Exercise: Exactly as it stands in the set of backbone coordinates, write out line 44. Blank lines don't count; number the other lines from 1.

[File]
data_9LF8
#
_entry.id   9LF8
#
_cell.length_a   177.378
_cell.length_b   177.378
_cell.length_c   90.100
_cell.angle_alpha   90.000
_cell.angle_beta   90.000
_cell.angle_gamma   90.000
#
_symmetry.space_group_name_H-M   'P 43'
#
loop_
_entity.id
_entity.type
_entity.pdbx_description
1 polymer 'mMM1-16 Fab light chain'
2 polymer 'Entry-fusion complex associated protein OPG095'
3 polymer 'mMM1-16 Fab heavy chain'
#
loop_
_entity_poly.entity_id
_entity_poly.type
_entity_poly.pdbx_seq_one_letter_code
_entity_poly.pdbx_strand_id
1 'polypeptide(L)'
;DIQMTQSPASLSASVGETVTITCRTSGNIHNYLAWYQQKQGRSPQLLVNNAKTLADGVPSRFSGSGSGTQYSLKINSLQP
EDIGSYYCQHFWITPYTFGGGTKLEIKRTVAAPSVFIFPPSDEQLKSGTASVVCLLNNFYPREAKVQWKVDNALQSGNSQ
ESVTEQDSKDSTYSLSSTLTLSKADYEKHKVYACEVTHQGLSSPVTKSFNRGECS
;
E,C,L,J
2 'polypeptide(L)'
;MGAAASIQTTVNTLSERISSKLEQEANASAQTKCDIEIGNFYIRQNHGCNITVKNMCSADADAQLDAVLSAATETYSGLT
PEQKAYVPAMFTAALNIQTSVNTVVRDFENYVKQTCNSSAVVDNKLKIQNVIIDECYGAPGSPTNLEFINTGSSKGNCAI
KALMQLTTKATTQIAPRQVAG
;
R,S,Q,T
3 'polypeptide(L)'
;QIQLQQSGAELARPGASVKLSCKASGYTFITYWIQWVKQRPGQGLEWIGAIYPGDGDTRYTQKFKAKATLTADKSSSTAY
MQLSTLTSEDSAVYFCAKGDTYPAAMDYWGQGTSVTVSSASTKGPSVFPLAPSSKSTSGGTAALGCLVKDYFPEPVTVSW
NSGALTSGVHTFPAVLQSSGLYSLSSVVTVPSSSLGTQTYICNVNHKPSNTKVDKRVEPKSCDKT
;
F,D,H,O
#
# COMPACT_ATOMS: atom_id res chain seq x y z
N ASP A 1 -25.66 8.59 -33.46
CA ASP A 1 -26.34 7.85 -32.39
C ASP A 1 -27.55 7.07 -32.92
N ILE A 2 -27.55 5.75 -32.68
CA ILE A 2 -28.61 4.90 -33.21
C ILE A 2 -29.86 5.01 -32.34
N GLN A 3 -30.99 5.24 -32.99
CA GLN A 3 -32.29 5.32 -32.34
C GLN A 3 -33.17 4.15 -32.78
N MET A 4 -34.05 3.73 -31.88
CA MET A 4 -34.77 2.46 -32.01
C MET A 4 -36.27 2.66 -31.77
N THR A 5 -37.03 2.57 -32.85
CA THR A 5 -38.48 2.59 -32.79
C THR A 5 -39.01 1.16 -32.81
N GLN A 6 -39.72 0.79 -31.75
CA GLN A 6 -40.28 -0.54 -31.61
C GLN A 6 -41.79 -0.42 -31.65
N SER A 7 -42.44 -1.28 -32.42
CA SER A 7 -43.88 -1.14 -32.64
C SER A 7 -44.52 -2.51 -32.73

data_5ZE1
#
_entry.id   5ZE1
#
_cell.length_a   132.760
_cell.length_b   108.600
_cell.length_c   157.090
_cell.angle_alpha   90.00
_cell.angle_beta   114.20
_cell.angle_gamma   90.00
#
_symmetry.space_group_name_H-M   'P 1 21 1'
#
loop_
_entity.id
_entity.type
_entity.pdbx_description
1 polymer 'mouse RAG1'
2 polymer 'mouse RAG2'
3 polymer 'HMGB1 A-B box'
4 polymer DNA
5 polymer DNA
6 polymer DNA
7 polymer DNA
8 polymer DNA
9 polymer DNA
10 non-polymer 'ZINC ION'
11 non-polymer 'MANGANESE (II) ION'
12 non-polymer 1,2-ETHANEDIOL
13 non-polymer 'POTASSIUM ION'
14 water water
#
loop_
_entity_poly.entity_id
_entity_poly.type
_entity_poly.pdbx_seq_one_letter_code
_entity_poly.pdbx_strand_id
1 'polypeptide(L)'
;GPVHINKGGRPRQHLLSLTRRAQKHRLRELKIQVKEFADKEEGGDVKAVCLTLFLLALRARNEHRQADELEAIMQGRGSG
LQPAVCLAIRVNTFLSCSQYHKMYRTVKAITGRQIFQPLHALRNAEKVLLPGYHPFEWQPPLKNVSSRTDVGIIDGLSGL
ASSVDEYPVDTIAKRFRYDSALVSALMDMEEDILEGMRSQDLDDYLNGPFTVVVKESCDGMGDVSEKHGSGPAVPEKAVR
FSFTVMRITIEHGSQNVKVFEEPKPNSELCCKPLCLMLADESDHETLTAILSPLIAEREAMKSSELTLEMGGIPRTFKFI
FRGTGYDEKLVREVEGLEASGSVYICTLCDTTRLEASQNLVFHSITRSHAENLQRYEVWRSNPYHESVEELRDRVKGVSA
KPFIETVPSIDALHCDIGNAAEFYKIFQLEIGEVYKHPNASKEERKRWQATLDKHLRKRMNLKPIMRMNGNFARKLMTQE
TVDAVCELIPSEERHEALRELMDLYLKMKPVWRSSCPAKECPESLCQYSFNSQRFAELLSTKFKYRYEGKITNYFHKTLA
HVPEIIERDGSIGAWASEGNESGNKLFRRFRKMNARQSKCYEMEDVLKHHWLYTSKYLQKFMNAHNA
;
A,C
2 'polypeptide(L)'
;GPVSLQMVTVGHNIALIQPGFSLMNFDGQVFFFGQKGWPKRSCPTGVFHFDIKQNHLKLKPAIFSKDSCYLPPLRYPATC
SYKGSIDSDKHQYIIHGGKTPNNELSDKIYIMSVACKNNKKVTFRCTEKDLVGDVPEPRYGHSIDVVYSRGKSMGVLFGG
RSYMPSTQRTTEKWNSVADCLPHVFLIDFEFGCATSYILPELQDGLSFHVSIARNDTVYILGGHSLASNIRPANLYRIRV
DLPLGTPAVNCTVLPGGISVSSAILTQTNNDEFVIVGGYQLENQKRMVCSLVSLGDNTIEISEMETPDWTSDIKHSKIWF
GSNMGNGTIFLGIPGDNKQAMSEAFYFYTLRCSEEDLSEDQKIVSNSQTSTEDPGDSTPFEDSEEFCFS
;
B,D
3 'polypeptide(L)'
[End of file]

F,D,H,O